‘The Irishman’ is an elegy for a genre
Jake Winningham | Thursday, December 5, 2019
“I heard you paint houses.” As far as introductions go, the way audiences meet Frank Sheeran in “The Irishman” doesn’t have the same ring as the opening line of “Goodfellas”: “As far back as I can remember, I always wanted to be a gangster.” Martin Scorsese’s 1990 masterpiece stands as the peak of the gangster genre because of the totality of its vision: it is the story of how the Mafia life can control the identity of not only one man, but his entire family. Scorsese’s latest film, the three-hour-plus “The Irishman,” skillfully repudiates the myth propagated by “Goodfellas.” Where the latter movie remains thrilling even as police helicopters buzz overhead, “The Irishman” adopts a funereal tone that seems to suggest the end of an era not only for Scorcese and his venerated stars, but for the gangster film as a whole.
Using CGI de-aging effects that are the only blemish on the film’s impact, “The Irishman” follows Robert De Niro’s Sheeran through a half-century of life as a real-world Mafia hitman involved with the disappearance of Jimmy Hoffa. Like Henry Hill in “Goodfellas,” Sheeran’s rise to some sort of Mafia prominence is presented in vintage Scorsese style, all rollicking mid-century music and a constantly moving camera introducing a revolving door of colorful characters. By the time Bobby Canavale is shown in a slaughterhouse while “I Hear You Knocking” blares in the background, the audience feels as though Scorsese has returned to his comfort zone. However, this sense of narrative security is short-lived; as soon as Al Pacino enters the film as a larger-than-life Hoffa, “The Irishman” shifts into a lower, more thoughtful gear.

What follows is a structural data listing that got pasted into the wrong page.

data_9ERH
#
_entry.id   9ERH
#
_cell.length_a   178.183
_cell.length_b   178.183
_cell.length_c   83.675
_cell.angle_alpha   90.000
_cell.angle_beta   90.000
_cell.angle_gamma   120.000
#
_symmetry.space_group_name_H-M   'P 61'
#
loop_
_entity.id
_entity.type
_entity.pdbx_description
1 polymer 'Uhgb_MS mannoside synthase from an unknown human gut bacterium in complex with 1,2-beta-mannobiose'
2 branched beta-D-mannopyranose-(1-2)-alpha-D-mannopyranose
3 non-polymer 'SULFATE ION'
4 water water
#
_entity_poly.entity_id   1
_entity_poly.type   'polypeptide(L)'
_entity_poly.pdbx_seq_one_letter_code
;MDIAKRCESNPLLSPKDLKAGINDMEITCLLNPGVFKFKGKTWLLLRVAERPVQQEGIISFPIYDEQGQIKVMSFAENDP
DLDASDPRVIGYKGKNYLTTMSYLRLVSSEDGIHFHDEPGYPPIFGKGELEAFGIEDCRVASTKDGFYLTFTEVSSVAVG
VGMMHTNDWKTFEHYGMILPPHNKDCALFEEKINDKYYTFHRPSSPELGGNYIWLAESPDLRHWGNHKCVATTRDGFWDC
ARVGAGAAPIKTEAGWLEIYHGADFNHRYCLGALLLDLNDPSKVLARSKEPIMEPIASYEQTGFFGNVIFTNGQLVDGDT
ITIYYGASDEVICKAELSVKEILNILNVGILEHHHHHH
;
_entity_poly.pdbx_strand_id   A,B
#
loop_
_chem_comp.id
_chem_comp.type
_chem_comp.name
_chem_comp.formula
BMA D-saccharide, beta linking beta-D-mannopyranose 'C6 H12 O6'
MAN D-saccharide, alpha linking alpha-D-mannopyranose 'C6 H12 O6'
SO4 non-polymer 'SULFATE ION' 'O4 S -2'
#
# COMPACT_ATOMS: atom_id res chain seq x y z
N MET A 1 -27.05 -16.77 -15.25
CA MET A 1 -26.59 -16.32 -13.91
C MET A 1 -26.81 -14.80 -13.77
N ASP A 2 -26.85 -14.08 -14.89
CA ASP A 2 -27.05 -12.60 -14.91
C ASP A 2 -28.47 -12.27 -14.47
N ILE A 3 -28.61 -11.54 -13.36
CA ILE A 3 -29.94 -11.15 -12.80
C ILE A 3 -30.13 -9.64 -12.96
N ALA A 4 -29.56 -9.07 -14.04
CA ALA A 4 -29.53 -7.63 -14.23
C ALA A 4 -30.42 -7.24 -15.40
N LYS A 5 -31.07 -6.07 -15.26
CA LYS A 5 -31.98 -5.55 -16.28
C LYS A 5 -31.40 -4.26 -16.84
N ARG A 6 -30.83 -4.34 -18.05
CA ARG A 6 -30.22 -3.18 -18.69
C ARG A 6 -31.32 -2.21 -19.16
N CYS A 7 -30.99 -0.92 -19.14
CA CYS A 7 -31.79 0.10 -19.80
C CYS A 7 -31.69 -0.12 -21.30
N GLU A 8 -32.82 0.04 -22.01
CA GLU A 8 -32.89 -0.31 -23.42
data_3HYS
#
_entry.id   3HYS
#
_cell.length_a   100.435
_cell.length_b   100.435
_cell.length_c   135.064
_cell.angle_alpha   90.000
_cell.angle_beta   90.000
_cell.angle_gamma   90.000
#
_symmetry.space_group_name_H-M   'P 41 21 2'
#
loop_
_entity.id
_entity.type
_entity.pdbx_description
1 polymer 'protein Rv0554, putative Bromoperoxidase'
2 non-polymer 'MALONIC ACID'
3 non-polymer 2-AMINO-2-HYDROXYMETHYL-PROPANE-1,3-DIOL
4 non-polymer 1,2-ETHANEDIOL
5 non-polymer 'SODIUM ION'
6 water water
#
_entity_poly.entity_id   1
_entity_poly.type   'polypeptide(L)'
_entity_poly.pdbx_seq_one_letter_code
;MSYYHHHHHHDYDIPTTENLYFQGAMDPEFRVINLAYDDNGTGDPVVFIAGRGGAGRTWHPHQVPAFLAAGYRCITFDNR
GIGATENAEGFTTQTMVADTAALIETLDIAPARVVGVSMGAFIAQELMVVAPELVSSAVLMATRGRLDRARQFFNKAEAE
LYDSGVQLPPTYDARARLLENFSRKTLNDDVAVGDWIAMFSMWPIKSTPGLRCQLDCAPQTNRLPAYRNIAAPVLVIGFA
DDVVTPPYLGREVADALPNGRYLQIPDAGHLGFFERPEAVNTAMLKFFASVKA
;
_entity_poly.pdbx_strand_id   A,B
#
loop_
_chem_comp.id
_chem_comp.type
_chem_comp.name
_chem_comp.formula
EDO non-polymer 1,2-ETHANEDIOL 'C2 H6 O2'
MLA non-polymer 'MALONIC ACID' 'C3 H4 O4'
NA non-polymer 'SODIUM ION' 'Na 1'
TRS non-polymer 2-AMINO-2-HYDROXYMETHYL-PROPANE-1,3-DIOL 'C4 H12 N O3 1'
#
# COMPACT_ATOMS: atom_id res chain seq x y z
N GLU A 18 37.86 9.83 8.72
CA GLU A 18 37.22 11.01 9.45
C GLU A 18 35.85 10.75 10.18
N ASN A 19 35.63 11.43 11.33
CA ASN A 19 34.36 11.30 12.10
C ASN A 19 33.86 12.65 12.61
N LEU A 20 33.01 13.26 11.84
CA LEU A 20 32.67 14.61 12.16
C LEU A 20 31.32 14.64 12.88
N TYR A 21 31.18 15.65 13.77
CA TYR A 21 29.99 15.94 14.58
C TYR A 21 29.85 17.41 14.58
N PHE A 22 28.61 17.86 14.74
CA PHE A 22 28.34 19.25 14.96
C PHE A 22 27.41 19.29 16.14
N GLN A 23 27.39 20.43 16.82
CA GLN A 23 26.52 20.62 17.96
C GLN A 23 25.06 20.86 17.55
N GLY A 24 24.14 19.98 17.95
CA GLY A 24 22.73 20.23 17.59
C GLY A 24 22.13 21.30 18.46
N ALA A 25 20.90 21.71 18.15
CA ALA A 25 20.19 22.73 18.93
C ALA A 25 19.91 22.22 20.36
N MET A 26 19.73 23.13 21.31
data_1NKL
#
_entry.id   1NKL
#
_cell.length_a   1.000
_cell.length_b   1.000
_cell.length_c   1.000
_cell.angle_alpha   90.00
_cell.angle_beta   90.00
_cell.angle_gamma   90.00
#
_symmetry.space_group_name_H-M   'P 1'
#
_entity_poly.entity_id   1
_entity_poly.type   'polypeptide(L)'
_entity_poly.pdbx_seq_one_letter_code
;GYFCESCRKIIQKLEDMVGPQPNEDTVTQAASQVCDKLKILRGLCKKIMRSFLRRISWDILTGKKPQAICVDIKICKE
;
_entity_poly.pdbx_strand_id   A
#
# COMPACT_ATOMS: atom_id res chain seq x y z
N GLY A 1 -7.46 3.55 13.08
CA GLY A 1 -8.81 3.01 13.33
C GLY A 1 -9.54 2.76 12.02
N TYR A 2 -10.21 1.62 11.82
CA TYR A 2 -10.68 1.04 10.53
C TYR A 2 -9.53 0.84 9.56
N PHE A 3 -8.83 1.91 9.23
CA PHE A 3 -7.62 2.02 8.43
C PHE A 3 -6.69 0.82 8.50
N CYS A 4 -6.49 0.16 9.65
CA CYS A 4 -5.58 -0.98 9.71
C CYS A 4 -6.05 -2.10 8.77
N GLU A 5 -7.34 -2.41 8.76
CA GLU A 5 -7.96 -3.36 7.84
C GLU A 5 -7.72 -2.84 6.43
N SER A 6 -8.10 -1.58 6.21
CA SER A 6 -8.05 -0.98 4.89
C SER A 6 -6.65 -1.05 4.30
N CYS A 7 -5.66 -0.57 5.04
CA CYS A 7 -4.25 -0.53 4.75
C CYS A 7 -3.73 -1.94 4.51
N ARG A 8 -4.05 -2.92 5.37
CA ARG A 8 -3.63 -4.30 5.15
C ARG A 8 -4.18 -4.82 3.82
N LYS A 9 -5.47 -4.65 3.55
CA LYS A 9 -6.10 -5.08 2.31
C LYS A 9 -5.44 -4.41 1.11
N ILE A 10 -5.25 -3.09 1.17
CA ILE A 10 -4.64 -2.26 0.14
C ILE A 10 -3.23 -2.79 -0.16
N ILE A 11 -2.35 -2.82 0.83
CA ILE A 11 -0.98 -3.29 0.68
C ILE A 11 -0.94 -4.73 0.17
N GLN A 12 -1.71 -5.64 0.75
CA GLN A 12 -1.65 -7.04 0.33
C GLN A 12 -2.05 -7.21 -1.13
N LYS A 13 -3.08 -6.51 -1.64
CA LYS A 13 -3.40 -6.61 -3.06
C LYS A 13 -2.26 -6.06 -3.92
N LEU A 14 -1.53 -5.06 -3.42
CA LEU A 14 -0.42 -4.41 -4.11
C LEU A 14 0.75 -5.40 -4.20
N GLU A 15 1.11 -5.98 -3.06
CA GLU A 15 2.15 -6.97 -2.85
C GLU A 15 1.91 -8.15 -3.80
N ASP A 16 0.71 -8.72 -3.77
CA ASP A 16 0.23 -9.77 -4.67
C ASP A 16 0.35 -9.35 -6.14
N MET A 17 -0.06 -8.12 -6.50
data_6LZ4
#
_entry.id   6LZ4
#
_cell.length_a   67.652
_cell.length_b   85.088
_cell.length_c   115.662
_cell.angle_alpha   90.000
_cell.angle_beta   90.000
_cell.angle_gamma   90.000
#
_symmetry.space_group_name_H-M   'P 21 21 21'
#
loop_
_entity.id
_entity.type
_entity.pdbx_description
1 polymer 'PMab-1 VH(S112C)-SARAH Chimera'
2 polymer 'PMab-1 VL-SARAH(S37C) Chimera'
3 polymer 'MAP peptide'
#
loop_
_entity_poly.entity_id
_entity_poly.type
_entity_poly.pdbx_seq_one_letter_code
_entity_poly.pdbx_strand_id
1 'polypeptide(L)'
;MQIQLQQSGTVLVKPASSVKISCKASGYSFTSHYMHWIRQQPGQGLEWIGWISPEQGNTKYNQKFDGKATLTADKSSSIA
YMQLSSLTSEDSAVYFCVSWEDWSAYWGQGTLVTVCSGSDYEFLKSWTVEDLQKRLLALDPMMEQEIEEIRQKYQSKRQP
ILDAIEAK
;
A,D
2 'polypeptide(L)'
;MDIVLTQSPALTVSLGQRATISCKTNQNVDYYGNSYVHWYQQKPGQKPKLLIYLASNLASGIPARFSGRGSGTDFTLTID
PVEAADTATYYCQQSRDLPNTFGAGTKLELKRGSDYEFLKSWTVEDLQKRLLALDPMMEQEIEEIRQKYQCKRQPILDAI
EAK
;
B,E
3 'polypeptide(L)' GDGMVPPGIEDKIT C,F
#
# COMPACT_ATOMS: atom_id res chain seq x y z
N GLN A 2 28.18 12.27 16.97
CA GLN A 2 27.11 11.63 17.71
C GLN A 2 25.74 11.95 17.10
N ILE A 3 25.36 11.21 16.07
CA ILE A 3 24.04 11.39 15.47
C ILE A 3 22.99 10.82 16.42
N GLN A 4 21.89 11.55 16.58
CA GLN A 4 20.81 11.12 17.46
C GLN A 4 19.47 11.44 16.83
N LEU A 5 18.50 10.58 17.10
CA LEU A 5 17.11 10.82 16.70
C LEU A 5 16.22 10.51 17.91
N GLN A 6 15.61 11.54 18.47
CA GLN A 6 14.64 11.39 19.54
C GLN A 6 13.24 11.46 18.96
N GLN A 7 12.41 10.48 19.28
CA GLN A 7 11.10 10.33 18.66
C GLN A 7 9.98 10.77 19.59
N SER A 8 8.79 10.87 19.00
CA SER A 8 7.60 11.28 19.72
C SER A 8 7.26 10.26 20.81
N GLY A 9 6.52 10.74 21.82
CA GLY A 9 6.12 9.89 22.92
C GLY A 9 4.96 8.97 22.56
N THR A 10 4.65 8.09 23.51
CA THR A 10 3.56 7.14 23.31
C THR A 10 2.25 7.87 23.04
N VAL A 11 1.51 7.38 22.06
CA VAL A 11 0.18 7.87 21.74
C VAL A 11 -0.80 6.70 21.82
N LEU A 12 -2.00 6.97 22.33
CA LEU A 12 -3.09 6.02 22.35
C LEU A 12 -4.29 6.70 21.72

Pacino’s presence in the movie is nothing short of baffling at first, as his tic-addled, constantly yelling Hoffa stands in sharp contrast to the reserved performances of the rest of the cast. As the movie progresses, though, Pacino’s surprisingly funny turn reveals itself as the film’s greatest strength: the audience learns to trust and care for Hoffa at the same time Sheeran does, which makes his eventual demise all the more impactful. He and De Niro form a classic odd-couple pairing, with Hoffa’s almost child-like bluster offsetting Sheeran’s seething competence. At other points, De Niro is paired with a freshly unretired Joe Pesci, who is absolutely fantastic as an aged Mafia boss, and a severely underutilized Anna Paquin, who makes the most of her limited screen time as Sheeran’s shame-filled daughter Peggy. It is in her scenes that Scorsese’s ultimate goal is most apparent. When she silently judges Sheeran for his life of violence, she also interrogates the director’s own complicity in the gangster genre’s glorification of that same bloodshed.
In some respects, “The Irishman’s” closest antecedent in Scorsese’s filmography isn’t a gangster film like “Goodfellas” or “Casino,” but rather one of his religion pictures — “The Last Temptation of Christ” in particular. Scorsese’s latest film, then, serves as a perfect synthesis of the director’s two career-long obsessions: crime and Catholicism.
This is not to say that “The Irishman” is all serious business. It is shockingly well-paced for such a long film, buoyed by great performances across the board and typically shrewd soundtrack work by longtime Scorsese music supervisor Robbie Robertson, who finds melancholy new life in the Five Satins’ doo-wop classic “In The Still of the Night.” Scorsese is still an absurdly gifted shot compositor, to a point where a single set of frames within the film perfectly encapsulates his aim. When a murder weapon sinks to a riverbed chock-full of similarly discarded guns, it is but the most useful example of the film’s — and Scorsese’s — understanding of the futile, cyclical nature of the world of crime.
Movie: “The Irishman”
Director: Martin Scorsese
Starring: Robert De Niro, Al Pacino, Joe Pesci
If You Like: “The Wolf of Wall Street,” “Once Upon A Time In America”
Shamrocks: 4.5 out of 5